Getting away from safety guarantees for the moment.
When you do a lock, you need to flush all cached values from registers.
Does this apply to final fields? As I read the old memory model, I
suspect it does. However, I expect that most implementations do not
flush final fields.
Could this ever matter? Yes. Say in thread T1 a constructor publishes
a reference to a partially constructed object, before writing to a
final field of the object being constructed. Another thread T2 grabs
the reference, reads the field, tries to obtain a lock. But T1
already holds the lock, so T2 suspends. T1 resumes, initializes the
field, and then releases the lock. T2 resumes, doing a memory barrier
and then re-reading the final field.
If a lock flushes final fields, then T2 would need to see the new
value for the field. If locks aren't required to flush fields, then
T2 could reuse the value it had loaded earlier (which would be the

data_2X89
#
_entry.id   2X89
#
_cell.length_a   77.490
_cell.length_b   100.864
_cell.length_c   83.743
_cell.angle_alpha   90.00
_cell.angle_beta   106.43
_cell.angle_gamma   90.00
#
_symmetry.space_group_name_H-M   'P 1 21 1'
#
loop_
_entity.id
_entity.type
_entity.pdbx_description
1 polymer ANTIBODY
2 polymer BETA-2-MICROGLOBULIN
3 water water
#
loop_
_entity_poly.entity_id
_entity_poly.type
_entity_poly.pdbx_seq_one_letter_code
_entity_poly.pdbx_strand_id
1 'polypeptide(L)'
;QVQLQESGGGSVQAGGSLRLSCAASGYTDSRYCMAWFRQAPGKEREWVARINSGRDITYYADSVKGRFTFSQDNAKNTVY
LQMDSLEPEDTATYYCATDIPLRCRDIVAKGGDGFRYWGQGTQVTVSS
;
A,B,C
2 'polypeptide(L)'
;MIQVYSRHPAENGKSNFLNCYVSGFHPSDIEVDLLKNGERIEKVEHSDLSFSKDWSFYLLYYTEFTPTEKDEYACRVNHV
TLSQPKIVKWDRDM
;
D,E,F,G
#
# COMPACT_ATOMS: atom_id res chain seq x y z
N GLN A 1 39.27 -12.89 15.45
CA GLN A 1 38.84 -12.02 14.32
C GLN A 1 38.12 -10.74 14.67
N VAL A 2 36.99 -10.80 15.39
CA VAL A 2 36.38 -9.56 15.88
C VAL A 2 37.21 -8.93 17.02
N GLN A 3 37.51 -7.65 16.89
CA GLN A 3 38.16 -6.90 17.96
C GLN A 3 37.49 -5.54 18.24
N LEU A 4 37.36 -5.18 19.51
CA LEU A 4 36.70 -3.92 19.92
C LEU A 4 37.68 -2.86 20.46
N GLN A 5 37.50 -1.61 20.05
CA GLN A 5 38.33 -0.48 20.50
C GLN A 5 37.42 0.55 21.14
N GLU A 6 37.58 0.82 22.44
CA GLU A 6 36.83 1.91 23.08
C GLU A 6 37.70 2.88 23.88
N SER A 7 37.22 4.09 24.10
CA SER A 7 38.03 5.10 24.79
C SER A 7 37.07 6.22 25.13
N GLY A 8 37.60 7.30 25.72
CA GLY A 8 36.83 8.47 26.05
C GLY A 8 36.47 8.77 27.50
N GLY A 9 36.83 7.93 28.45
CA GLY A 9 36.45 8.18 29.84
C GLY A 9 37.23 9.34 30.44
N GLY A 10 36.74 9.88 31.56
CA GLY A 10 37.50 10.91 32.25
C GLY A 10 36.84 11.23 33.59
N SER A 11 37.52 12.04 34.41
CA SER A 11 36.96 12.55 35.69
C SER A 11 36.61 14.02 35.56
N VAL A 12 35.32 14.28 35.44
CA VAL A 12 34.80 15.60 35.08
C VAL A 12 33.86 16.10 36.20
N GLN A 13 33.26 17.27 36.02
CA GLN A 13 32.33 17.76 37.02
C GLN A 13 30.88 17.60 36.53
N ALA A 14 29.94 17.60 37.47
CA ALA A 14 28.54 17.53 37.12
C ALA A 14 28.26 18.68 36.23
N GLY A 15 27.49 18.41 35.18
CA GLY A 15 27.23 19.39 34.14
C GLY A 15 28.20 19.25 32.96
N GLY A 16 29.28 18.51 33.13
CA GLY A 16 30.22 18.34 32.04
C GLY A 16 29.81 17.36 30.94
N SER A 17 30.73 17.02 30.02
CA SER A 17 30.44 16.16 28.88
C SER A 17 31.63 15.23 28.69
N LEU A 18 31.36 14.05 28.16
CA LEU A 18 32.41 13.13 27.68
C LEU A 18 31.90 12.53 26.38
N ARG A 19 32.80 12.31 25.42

What do you think? The only situations where this could be observed
are painfully bad code.
Note that this doesn't conflict with the other ideas we suggested
about final or final volatile fields never being stale. What we could
say is something like:
* When a thread reads a final (or perhaps a volatile final) field,
then value it reads must reflect all writes to that field at the time
the object was published; Furthermore, it is legal for a thread to
reuse the value of a final field, even if memory barriers intervene.
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